seekingferret: Word balloon says "So I said to the guy: you never read the book yet you go online and talk about it as if--" (Default)
Philcon was a pretty excellent time.

Logistics worked out this year much better than in past years. Room booked well in advance, low floor requested on account of stairs on Shabbat, and for the first time, request actually accommodated! That was a huge difference in being able to head back to the room on breaks to eat or just chill out. Also, requested a fridge, and acquired food that requires a fridge and that also made a difference in logistical success. Ate much better this year than at past cons. Oh man, the fiasco at Worldcon where they didn't have enough refrigerators and I used the tiny icebox to hold a turkey sandwich that ended up waterlogged despite being sealed in various plastic bags. :( I shared a room with my brother, plus [personal profile] freeradical42, [profile] teal_dear, and Jon who doesn't have an LJ/DW. It was great to hang out with all of them.

In general, the panels were not too great. One of the best panels I will not talk about because Yuletide spoilers, but the best panel of all was the First Annual Philcon Imaginary Word Spelling Bee, which was amazing. Contestants were quizzed on words from Nyarlathotep to Mxyzptlk, and I just barely missed out on winning the bee. I was a little annoyed that I had to miss the SF trivia contest for it, but it was so ridiculous and fun and I'm hoping it will continue to be a part of the con.

There was also a well done panel on Dangerous Visions, which took a broad and skeptical look at the place of the collection in SF history and ultimately I think did a very fair job of apportioning credit to Harlan where it was due without buying into the hype machine surrounding the anthology. Dangerous Visions is an amazing collection of stories, everyone agreed, and it did some things to give legitimacy to the genre as a source of thoughtful literary ideas, but it was also of a time and place where that was happening elsewhere. One panelist emphasized the role it had in bringing new female voices to peoples' attention, and another highlighted the way it helped bring sex and liberal politics into SF. But some people in the audience wondered if by partially legitimizing SF, Dangerous Visions had in some sense prolonged the ghetto and kept it from folding into the literary mainstream earlier, and this led to a nicely broad conversation about how these 'revolutionary anthologies' - not just Dangerous Visions, but also Mirrorshades and Dark Matter and others- changed the conversation around genre fic in significant ways without really fundamentally changing the nature of 'genre fiction'.

Hmm... what else was cool? Went to two performances involving the musical guest of honor, Heather Dale, which were both great. The former was the opening ceremony concert, a nice high energy filk set that highlighted Dale's beautiful vocals- the latter was the first solo show of her guitarist Ben Deschamps, which was a really fun set of filky instrumental folk, highlighted by instrumentals about zombies and dinosaurs and a poem setting of an SJ Tucker poem, recited by Tucker. I also went to a few other filk concerts that I enjoyed- the Denebian Slime Devils, Marc Grossman, and Sarah Pinsker. And there was a Sunday morning filk panel on ridiculous filk that saw a filk of Meercat Manor to the tune of Mozart's "La Ci Darem" and the most aggressive, hardcore filk I've ever heard about a dishwasher.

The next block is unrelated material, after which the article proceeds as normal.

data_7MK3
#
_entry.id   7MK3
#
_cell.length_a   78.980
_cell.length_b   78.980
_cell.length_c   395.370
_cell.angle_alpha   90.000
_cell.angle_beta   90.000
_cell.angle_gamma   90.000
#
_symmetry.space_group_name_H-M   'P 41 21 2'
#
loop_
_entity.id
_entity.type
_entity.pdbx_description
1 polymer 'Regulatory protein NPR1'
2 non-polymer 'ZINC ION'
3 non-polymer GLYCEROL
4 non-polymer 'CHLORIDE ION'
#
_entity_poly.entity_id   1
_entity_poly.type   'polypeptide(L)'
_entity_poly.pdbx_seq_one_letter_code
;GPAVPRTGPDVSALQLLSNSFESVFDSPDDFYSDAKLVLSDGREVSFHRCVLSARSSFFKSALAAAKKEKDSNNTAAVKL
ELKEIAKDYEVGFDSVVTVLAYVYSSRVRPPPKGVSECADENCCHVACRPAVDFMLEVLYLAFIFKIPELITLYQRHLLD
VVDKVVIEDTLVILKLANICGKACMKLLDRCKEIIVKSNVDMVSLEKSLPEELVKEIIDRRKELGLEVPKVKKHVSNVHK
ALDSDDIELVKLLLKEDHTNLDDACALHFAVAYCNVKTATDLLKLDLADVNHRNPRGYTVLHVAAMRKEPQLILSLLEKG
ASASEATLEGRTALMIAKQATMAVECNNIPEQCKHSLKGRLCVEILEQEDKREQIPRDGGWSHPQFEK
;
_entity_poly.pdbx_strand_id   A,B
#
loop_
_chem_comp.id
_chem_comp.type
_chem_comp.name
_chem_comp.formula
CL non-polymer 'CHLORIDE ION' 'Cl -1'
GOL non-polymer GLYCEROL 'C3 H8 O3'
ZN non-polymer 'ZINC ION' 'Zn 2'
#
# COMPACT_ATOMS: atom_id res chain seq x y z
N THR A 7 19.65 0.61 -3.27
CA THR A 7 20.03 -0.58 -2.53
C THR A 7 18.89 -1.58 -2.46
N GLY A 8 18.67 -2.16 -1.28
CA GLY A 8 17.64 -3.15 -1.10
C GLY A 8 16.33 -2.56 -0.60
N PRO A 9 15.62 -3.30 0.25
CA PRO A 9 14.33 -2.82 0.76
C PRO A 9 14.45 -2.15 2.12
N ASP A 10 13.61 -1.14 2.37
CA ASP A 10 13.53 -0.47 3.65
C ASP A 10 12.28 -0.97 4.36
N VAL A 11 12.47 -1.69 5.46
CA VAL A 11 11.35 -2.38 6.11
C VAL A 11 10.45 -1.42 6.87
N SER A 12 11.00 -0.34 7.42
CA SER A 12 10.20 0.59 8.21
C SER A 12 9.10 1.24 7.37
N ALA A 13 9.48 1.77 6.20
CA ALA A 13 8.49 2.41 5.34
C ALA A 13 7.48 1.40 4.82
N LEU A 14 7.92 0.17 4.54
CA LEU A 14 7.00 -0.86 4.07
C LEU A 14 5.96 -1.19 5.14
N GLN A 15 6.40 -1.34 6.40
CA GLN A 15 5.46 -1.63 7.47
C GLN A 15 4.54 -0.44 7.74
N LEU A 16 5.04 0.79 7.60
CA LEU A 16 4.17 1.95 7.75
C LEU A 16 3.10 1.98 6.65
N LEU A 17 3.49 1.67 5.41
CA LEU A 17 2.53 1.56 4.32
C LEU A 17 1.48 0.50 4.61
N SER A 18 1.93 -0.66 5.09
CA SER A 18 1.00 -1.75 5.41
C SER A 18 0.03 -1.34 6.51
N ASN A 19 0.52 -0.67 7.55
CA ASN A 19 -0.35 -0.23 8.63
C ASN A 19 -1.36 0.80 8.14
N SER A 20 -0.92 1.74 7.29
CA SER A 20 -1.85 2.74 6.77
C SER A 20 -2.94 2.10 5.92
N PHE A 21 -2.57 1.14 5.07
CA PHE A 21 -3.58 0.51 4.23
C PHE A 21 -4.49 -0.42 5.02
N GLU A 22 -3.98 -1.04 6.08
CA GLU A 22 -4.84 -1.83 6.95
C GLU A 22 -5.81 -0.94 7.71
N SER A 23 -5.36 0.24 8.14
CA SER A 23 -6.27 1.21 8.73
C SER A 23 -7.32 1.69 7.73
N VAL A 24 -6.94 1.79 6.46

Saturday evening I signed up for a Ravaged Earth game- a high energy 1930s pulp rpg setting for Savage Worlds. [profile] teal_dear played a sentient robot butler, I played Captain Lightning, a superhero, and the other two players played a martial arts master and a mad scientist as we scampered around the naked city on a series of wild adventures. The setting was great fun and well matched to the system, and we all had a blast. The high water mark for me was flying down onto the hood of the cultists' automobile, punching through the windshield, and grabbing the driver by the throat. And then striking a heroic pose, to demonstrate to the American Public of This Fine Land that standing up for What Is Right is always worth it. In the game room I also played SET with an eight year old and tried out the new Guilds expansion for Dominion. I lost at Dominion, of course. I always lose at Dominion. I absolutely do not have the head for that game.

And then I suppose I should share what happened at the fanfic panel. If you were told that it wouldn't be a panel of profic writers trashing fanfic, it was exactly what you would expect the Philcon fanfic panel to be. It was a bunch of writers who had mostly gotten their start in 1970s K/S and had mostly transitioned to being profic writers. When they were sharing fandom stories from back in the day, the panel was great. When they were talking about their approach to fanfic and its relationship to canon, TPTB, profic, and tie-ins, they were so far on the other side of a cultural and to some degree generational divide from me that it wasn't even worth the time and effort to argue with them.

They believed that the reason they could write Trekfic was because Paramount let them/turned a blind eye, and they believed that when Paramount started recruiting fic writers to write tie-in novels, that amounted to Paramount finally paying attention to the fandom. I don't think they could have possibly understood the relationship I have with TPTB in my fandoms, that I don't care whether or not they want me to be writing the fic, that I often write fic that would be read as deliberately confrontational toward TPTB, except that I don't give a shit whether they read it because I'm writing in conversation with other fans, not in conversation with the creators. They can't comprehend how I approach contemporary copyright law as a thing to ignore when one is not politically inspired and to campaign against when one is.

So on the one hand I was profoundly relieved that it wasn't a wankfest about how fanfiction sucks compared to profic, but the cultural gap was significant enough that there was not much room for my fanfictional experience in the room.